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Spanking can worsen child's behavior and do more harm, study finds

The Lancet reviewed 69 studies from various countries and concluded that physical punishment has detrimental effects on children.
Image Source: Getty Images/Zinkevych/Representative
Image Source: Getty Images/Zinkevych/Representative

The saying "spare the rod and spoil the child" has not aged well. Historically, disciplining a child involved physical harm of some kind. It was believed that you can beat a child into good behavior. This was true even until recent times, with many people who still go around saying, "I was beaten as a child and I turned out fine." But they are not fine and carry the trauma in one form or another. There have been plenty of studies over the years about how hitting children does more harm than good. The most recent review by The Lancet states that physical punishment has detrimental effects on children.

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The review found that "physical punishment is increasingly viewed as a form of violence that harms children." It used 69 studies from the US, Canada, China, Colombia, Greece, Japan, Switzerland, Turkey, and the United Kingdom to conclude the impact physical punishment like spanking had on the lives of children. They found seven key themes across the studies and compiled the same in their review. "The consistency of these findings indicates that physical punishment is harmful to children and that policy remedies are warranted," the review stated referring to spanking and other forms of child punishment.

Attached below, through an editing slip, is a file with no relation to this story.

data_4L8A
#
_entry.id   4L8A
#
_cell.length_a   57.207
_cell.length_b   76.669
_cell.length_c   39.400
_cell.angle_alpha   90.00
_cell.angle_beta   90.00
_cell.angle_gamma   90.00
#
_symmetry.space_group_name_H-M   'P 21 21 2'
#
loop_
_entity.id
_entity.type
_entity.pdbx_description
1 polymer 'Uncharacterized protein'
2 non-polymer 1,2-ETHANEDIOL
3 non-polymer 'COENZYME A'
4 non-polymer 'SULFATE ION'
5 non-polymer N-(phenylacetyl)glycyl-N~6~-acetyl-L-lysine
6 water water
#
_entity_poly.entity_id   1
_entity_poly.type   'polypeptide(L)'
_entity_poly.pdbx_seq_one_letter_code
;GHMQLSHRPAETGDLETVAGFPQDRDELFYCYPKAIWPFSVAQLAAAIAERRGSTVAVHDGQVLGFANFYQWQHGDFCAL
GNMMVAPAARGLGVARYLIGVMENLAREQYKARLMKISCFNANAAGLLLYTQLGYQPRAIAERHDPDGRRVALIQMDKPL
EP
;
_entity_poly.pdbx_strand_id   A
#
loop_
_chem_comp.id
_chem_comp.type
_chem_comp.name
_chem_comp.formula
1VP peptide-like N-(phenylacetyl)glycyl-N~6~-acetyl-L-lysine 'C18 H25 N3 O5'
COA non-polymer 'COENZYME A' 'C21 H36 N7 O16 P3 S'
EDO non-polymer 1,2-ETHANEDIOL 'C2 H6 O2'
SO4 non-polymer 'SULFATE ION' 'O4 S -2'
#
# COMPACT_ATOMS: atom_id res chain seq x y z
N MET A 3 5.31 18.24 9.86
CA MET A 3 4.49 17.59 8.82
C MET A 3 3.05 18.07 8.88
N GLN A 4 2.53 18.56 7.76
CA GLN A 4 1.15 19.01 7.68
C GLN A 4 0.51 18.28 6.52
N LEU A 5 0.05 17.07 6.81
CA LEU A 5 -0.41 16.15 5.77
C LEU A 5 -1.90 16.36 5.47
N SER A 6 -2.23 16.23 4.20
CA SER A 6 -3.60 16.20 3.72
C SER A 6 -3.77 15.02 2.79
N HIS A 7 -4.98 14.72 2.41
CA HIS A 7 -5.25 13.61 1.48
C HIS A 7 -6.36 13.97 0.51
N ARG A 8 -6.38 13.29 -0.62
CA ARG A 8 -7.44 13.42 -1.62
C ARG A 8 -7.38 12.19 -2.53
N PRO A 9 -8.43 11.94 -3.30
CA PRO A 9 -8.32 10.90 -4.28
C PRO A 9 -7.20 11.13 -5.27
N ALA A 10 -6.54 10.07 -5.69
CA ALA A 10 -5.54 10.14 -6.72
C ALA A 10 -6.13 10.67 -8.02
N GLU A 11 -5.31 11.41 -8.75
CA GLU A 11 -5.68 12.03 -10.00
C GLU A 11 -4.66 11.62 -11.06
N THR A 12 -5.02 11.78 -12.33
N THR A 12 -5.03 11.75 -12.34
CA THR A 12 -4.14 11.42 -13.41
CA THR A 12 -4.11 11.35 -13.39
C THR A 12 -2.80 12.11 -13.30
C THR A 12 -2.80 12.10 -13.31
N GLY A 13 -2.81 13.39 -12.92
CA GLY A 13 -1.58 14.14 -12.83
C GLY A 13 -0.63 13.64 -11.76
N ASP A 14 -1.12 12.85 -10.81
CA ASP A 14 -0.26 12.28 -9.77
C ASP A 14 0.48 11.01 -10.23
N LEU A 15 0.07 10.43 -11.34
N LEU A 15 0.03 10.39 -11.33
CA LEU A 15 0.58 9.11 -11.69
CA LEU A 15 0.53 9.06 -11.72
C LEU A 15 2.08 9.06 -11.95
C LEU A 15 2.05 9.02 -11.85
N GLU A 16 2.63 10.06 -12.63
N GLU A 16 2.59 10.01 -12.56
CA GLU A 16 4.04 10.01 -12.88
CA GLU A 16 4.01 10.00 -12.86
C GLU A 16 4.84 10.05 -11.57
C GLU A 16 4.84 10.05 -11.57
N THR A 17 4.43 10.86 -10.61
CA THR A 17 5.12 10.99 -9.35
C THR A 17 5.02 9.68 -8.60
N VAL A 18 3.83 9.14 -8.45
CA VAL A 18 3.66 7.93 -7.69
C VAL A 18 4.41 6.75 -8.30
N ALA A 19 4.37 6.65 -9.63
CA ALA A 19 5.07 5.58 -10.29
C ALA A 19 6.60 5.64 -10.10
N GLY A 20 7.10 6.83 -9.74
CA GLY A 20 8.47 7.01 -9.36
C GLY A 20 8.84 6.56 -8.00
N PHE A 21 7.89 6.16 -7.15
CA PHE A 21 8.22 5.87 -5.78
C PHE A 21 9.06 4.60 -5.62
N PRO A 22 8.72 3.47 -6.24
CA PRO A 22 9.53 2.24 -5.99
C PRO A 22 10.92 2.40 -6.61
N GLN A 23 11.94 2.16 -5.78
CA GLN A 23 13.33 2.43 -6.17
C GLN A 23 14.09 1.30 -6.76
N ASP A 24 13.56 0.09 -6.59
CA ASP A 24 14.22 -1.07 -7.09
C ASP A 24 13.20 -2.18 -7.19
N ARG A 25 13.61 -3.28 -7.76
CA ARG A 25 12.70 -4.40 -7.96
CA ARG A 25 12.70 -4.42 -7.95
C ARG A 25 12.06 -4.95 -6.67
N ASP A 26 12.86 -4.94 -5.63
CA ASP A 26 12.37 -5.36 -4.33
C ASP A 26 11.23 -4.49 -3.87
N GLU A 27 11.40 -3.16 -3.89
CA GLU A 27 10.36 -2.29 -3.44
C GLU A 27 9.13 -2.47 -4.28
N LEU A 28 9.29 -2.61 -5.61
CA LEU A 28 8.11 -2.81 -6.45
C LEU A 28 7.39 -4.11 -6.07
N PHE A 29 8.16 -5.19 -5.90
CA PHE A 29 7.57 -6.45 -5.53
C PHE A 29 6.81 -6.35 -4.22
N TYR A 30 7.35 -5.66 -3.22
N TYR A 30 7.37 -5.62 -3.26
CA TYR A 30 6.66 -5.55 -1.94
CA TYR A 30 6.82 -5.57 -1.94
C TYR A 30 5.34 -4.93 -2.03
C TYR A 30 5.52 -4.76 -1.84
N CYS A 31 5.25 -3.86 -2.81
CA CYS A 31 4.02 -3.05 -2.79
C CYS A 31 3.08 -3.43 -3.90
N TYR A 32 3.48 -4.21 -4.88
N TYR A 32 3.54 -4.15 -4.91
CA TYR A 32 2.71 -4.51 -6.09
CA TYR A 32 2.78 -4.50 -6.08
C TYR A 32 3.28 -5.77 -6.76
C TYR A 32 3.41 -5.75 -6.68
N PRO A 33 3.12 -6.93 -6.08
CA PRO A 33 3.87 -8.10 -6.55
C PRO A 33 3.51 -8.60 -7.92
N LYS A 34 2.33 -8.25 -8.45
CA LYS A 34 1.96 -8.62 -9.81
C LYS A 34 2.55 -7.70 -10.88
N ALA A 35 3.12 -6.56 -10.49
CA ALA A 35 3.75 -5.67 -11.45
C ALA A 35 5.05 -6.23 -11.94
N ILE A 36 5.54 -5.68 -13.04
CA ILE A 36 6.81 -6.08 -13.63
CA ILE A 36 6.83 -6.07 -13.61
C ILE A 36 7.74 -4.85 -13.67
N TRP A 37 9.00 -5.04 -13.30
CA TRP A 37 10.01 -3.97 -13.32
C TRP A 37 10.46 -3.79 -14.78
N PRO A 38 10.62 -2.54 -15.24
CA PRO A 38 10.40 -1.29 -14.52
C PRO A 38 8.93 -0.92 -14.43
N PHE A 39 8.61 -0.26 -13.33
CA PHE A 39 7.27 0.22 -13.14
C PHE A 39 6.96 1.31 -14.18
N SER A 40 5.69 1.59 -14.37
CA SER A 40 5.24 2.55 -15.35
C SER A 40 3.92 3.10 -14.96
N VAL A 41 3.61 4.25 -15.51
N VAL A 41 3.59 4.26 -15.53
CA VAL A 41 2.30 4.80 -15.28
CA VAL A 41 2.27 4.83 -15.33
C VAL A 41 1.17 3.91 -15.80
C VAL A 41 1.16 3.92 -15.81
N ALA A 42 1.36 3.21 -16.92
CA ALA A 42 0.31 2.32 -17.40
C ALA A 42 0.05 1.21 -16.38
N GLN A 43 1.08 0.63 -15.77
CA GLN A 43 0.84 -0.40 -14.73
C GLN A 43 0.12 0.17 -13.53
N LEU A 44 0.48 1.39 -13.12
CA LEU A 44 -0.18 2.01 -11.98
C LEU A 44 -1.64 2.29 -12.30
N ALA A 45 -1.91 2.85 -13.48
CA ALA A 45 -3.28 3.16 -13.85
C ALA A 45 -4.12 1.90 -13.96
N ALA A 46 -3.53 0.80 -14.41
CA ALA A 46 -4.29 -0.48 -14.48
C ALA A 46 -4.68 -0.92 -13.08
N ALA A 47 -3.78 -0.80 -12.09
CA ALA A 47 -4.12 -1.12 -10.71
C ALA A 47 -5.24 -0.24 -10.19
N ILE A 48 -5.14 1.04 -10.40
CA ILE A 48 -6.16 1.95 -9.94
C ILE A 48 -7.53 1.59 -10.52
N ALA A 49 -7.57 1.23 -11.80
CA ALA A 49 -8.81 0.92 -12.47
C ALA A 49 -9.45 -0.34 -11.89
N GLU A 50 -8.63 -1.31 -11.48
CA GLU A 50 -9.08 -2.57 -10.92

"Parents hit their children because they think doing so will improve their behavior," Elizabeth Gershoff, a professor in human development and family sciences at The University of Texas at Austin said, according to CNN. "Unfortunately for parents who hit, our research found clear and compelling evidence that physical punishment does not improve children's behavior and instead makes it worse." Gershoff was also one of the authors of the Lancet review and stated that physical punishment such as spanking is "harmful to children's development and well-being." It also found that children started to act out more after the punishment.


If there was a generic belief that even though children act out immediately, they would learn over time, the review found that physical punishment did not yield any positive outcomes over time. The common findings in all the studies were that physical punishment consistently predicted an increase in child behavior problems over time. It also increased the involvement with child protective services. The only evidence of children eliciting physical punishment is for externalizing behavior. Gershoff said this led to an "increased aggression, increased antisocial behavior, and increased disruptive behavior in school."

Physical punishment also predicted worsening behavior over time in quasi-experimental studies. There was an association between physical punishment and detrimental child outcomes which "were robust across child and parent characteristics." The seventh common theme across the studies was that there is evidence of a dose-response relationship. "In other words, as physical punishment increased in frequency, so did its likelihood of predicting worse outcomes over time," Gershoff said. Physical punishment is not limited to just parents punishing children but also practiced in schools in the form of corporal punishments for miscreants.

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While the child may have a loving home but had to go to a school where they were meted out physical punishment, four out of five studies found that an overall warm and positive parenting style "did not buffer the effect of physical punishment on an increase in behavior problems." The review also found from one study that young children who were physically punished gained "fewer cognitive skills" than did those who were not physically punished. Nearly three in four children aged 2 to 4 worldwide experience violent discipline by their caregivers on a regular basis.

Research from Harvard offered tips for educators and caregivers to eradicate spanking in schools and homes. It urged adults to recognize that spanking is not an effective tool of discipline, to work towards eradicating pushing for policies that can make corporal punishment illegal in the world, and to provide better support to families."